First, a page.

We walked up to the train station hoping to buy reserved seats for the next day’s journey to Kandy. We realized very quickly that this was not going to be an easy task. We got redirected to a different window and were given different information about 10 times before we realized that we were never going to get a straight answer. What we gathered from all the people we talked to was this: the trains were sold out, and we would have to buy tickets the day of; we would have to try our luck and fight it out for seats on an unreserved 3rd class train. We would come to find that getting a seat in this situation is comparable to winning the lottery.
We arrived to the train station the next day at 7:00am with our freshly purchased tickets in hand, completely unsure of what to expect. I mentioned that Sri Lanka has some of the nicest people we’ve ever met. The country is also about 75% Buddhist, which I believe probably contributes to an overall sense of happiness everywhere we went. This has held true nearly everywhere we’ve gone in Sri Lanka, but for whatever reason, all bets are off when it comes to the trains. There is no room for anyone, including Buddha, on a 3rd class unreserved train.
As we walked up to the platform, we could already see an ocean of heads crammed together, clamoring for a spot as close to the tracks as possible. As we tried to weave through the packed crowds, our giant backpacks weighed us down and repeatedly pulled us back, making our efforts to get to an open spot feel like we were trying to sprint underwater.
We managed to mash our way through to a small clearing, when a nice Sri Lankan man introduced himself to us. I think he must’ve sensed that we were train virgins, because he quickly started giving us advice on how to get on the train and score a seat. He told us we had to be aggressive, or we didn’t stand a chance. We told him we actually had seat numbers, hoping this would give us an advantage. He simply laughed saying, That doesn’t matter. Not in this country.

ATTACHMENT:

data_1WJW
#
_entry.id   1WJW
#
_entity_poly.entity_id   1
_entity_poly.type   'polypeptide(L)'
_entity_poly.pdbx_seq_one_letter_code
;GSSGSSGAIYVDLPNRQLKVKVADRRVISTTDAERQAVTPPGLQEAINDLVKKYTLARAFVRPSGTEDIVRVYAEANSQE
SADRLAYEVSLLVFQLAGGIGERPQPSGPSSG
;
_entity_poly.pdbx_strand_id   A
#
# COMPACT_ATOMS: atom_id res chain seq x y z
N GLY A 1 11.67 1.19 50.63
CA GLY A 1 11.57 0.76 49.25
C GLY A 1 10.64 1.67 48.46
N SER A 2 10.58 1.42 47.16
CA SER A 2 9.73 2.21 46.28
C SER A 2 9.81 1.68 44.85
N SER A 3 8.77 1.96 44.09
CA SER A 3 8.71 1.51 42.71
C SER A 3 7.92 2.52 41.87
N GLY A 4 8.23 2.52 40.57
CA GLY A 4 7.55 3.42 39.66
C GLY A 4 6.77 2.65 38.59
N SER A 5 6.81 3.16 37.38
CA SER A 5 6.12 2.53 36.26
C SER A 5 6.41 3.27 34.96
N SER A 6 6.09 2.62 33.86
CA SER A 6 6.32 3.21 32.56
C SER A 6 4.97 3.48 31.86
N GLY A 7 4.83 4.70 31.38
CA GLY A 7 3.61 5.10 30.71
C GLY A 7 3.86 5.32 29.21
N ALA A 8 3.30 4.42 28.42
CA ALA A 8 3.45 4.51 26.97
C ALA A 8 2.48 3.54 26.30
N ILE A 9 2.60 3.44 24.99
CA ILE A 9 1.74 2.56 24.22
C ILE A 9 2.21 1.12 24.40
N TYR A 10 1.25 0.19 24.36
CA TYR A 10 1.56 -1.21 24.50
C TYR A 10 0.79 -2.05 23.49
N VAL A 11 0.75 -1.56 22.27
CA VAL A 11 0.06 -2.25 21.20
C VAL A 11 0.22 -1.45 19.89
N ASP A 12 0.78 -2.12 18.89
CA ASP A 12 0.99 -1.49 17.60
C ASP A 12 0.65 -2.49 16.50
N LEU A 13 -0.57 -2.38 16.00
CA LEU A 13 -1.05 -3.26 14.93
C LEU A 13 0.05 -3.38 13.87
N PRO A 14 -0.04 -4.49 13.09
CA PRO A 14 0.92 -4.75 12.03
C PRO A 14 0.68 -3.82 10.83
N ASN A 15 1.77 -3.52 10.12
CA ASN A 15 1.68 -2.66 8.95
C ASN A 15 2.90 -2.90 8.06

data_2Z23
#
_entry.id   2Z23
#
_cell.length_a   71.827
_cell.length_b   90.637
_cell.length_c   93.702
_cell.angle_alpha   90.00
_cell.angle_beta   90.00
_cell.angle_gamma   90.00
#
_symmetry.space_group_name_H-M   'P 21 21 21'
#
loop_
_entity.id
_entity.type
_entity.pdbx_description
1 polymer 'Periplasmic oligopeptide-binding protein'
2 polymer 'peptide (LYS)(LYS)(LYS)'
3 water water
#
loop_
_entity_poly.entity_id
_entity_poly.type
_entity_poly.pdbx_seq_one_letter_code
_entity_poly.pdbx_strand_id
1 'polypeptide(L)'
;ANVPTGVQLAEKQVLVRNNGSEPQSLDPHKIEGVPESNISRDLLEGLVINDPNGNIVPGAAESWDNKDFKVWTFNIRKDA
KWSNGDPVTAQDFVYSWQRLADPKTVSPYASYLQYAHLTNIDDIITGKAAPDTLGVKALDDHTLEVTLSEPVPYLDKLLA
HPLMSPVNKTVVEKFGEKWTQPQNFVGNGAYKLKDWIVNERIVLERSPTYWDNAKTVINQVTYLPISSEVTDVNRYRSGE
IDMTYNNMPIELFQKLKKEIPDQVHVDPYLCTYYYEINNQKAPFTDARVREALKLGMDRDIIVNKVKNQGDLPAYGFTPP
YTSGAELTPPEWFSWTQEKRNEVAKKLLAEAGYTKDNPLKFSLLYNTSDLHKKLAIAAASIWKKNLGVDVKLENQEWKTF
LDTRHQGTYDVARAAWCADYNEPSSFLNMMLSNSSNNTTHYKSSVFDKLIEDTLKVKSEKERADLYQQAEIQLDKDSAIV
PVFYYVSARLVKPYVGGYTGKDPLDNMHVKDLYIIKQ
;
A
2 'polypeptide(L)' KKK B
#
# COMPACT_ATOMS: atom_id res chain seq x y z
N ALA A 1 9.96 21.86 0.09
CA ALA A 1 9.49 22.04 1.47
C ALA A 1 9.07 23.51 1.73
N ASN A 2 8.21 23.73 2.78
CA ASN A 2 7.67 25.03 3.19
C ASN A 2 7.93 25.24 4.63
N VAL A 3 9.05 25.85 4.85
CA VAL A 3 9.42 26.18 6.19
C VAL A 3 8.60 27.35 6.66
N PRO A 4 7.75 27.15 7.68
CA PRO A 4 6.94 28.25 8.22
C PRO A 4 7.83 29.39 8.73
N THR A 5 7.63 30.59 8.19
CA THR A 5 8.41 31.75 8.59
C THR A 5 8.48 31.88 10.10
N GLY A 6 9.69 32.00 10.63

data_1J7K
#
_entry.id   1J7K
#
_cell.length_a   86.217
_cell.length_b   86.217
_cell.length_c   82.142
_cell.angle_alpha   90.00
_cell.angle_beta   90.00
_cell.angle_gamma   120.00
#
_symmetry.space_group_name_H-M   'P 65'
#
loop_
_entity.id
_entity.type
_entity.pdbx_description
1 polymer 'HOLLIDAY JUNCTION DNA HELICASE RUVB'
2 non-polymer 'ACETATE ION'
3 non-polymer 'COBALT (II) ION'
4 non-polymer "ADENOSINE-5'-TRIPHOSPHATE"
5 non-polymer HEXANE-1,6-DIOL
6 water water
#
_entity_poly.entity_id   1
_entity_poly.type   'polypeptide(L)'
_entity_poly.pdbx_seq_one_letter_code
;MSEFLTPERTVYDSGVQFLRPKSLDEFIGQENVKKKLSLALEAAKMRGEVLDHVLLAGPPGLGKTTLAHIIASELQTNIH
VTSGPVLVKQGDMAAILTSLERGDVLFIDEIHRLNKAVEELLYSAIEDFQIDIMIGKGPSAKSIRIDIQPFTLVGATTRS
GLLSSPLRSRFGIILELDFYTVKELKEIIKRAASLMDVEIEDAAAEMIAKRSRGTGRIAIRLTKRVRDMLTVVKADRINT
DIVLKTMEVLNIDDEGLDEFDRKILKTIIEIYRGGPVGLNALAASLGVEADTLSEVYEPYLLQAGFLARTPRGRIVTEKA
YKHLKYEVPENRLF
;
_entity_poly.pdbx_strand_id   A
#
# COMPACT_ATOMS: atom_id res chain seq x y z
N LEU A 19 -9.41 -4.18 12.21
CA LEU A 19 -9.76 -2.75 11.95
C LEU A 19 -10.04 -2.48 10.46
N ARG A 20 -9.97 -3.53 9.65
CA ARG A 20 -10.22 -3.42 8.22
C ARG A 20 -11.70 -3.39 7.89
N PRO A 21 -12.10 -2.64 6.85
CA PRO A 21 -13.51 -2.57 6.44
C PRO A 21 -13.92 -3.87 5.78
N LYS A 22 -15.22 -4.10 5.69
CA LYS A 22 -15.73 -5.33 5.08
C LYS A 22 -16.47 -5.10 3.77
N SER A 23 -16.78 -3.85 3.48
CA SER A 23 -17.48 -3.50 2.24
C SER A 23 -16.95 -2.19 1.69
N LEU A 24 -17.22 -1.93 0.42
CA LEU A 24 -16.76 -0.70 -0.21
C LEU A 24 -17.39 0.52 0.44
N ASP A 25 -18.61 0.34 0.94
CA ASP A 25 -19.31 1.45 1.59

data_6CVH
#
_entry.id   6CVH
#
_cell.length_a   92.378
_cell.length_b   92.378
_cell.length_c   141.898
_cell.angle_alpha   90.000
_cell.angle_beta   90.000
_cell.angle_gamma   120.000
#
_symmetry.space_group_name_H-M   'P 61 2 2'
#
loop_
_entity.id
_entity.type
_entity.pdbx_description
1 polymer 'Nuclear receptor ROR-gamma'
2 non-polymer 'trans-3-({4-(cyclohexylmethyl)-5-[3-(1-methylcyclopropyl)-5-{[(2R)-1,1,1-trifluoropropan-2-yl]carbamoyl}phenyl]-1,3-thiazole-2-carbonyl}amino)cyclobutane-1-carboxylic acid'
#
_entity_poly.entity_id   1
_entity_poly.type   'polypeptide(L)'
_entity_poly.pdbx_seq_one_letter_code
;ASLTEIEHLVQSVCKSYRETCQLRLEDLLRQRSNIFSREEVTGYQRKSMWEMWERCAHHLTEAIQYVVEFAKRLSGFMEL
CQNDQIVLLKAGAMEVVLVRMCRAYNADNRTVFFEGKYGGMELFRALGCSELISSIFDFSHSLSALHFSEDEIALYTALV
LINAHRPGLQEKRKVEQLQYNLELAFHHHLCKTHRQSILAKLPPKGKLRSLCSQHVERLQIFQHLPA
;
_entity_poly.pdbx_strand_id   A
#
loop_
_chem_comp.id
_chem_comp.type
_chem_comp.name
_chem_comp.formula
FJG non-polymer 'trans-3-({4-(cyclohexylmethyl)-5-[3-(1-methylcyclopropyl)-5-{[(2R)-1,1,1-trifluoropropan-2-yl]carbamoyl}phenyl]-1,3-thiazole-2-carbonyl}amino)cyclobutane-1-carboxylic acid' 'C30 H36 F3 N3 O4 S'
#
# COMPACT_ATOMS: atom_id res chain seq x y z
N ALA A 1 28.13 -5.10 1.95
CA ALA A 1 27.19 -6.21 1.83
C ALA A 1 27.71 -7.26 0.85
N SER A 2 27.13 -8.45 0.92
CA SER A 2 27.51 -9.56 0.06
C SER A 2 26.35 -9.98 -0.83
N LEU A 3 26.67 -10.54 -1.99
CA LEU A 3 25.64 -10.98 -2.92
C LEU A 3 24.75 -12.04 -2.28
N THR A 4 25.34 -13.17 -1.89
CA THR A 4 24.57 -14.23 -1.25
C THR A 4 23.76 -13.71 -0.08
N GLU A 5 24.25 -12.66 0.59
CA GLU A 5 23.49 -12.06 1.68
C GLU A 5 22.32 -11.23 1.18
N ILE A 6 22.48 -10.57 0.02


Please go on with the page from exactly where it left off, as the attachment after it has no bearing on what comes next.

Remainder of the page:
As soon as we heard the whistle of the train pulling into the station, the energy became electric. It was similar to being in the middle of a field while football players desperately clamor over each other for the ball during a fumble, except in this situation there were 600 players all trying to fit into the same tiny doorway before they could actually reach the ball. It was insanity.
Our new Sri Lankan friend looked at us and shouted GO, GO, GO! As he jogged alongside the train, but we could barely comprehend what he was doing before it was too late. The crowd started to sprint at once, with our Sri Lankan friend leading the pack. He grabbed onto the door handle of the still-moving train, and actually shoved several others out of the way to swing himself onto the steps. While he did this, all the other people were pushing and elbowing each other out of the way, fighting for the closest open door onto the train. Al and I somehow became caught in the crosshairs of this entire scene. We were being pushed along with the masses through no effort of our own.